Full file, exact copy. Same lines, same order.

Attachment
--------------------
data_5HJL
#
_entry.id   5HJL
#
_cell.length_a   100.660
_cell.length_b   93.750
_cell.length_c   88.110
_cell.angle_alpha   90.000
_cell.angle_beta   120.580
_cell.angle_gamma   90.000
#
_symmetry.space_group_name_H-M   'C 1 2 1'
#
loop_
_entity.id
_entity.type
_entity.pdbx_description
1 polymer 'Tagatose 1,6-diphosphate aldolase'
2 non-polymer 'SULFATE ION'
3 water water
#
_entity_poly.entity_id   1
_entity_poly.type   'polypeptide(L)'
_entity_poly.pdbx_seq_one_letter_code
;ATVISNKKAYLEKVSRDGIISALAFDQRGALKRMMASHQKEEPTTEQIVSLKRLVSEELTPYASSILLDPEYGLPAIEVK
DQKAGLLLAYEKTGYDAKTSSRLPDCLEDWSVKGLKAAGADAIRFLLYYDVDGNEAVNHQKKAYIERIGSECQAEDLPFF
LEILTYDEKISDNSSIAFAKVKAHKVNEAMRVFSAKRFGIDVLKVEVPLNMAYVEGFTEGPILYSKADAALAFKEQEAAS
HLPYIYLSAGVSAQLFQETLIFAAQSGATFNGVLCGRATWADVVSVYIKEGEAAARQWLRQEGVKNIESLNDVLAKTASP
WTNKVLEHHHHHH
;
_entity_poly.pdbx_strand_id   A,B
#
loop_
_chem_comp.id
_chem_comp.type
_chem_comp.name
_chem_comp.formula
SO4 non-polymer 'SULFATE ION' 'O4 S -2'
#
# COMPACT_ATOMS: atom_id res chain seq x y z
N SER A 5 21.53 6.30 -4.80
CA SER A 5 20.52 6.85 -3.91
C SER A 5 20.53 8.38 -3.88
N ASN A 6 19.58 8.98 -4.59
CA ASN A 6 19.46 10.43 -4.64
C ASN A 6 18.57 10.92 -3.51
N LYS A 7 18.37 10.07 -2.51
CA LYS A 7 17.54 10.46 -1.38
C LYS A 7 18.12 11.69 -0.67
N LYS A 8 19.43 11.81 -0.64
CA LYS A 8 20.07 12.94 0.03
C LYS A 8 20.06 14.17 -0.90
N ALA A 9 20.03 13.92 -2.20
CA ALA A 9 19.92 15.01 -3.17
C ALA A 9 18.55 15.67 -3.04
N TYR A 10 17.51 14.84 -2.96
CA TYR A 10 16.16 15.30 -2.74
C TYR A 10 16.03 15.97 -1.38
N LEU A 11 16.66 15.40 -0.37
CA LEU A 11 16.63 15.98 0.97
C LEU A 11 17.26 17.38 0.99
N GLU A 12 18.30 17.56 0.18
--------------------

data_5HJL
#
_entry.id   5HJL
#
_cell.length_a   100.660
_cell.length_b   93.750
_cell.length_c   88.110
_cell.angle_alpha   90.000
_cell.angle_beta   120.580
_cell.angle_gamma   90.000
#
_symmetry.space_group_name_H-M   'C 1 2 1'
#
loop_
_entity.id
_entity.type
_entity.pdbx_description
1 polymer 'Tagatose 1,6-diphosphate aldolase'
2 non-polymer 'SULFATE ION'
3 water water
#
_entity_poly.entity_id   1
_entity_poly.type   'polypeptide(L)'
_entity_poly.pdbx_seq_one_letter_code
;ATVISNKKAYLEKVSRDGIISALAFDQRGALKRMMASHQKEEPTTEQIVSLKRLVSEELTPYASSILLDPEYGLPAIEVK
DQKAGLLLAYEKTGYDAKTSSRLPDCLEDWSVKGLKAAGADAIRFLLYYDVDGNEAVNHQKKAYIERIGSECQAEDLPFF
LEILTYDEKISDNSSIAFAKVKAHKVNEAMRVFSAKRFGIDVLKVEVPLNMAYVEGFTEGPILYSKADAALAFKEQEAAS
HLPYIYLSAGVSAQLFQETLIFAAQSGATFNGVLCGRATWADVVSVYIKEGEAAARQWLRQEGVKNIESLNDVLAKTASP
WTNKVLEHHHHHH
;
_entity_poly.pdbx_strand_id   A,B
#
loop_
_chem_comp.id
_chem_comp.type
_chem_comp.name
_chem_comp.formula
SO4 non-polymer 'SULFATE ION' 'O4 S -2'
#
# COMPACT_ATOMS: atom_id res chain seq x y z
N SER A 5 21.53 6.30 -4.80
CA SER A 5 20.52 6.85 -3.91
C SER A 5 20.53 8.38 -3.88
N ASN A 6 19.58 8.98 -4.59
CA ASN A 6 19.46 10.43 -4.64
C ASN A 6 18.57 10.92 -3.51
N LYS A 7 18.37 10.07 -2.51
CA LYS A 7 17.54 10.46 -1.38
C LYS A 7 18.12 11.69 -0.67
N LYS A 8 19.43 11.81 -0.64
CA LYS A 8 20.07 12.94 0.03
C LYS A 8 20.06 14.17 -0.90
N ALA A 9 20.03 13.92 -2.20
CA ALA A 9 19.92 15.01 -3.17
C ALA A 9 18.55 15.67 -3.04
N TYR A 10 17.51 14.84 -2.96
CA TYR A 10 16.16 15.30 -2.74
C TYR A 10 16.03 15.97 -1.38
N LEU A 11 16.66 15.40 -0.37
CA LEU A 11 16.63 15.98 0.97
C LEU A 11 17.26 17.38 0.99
N GLU A 12 18.30 17.56 0.18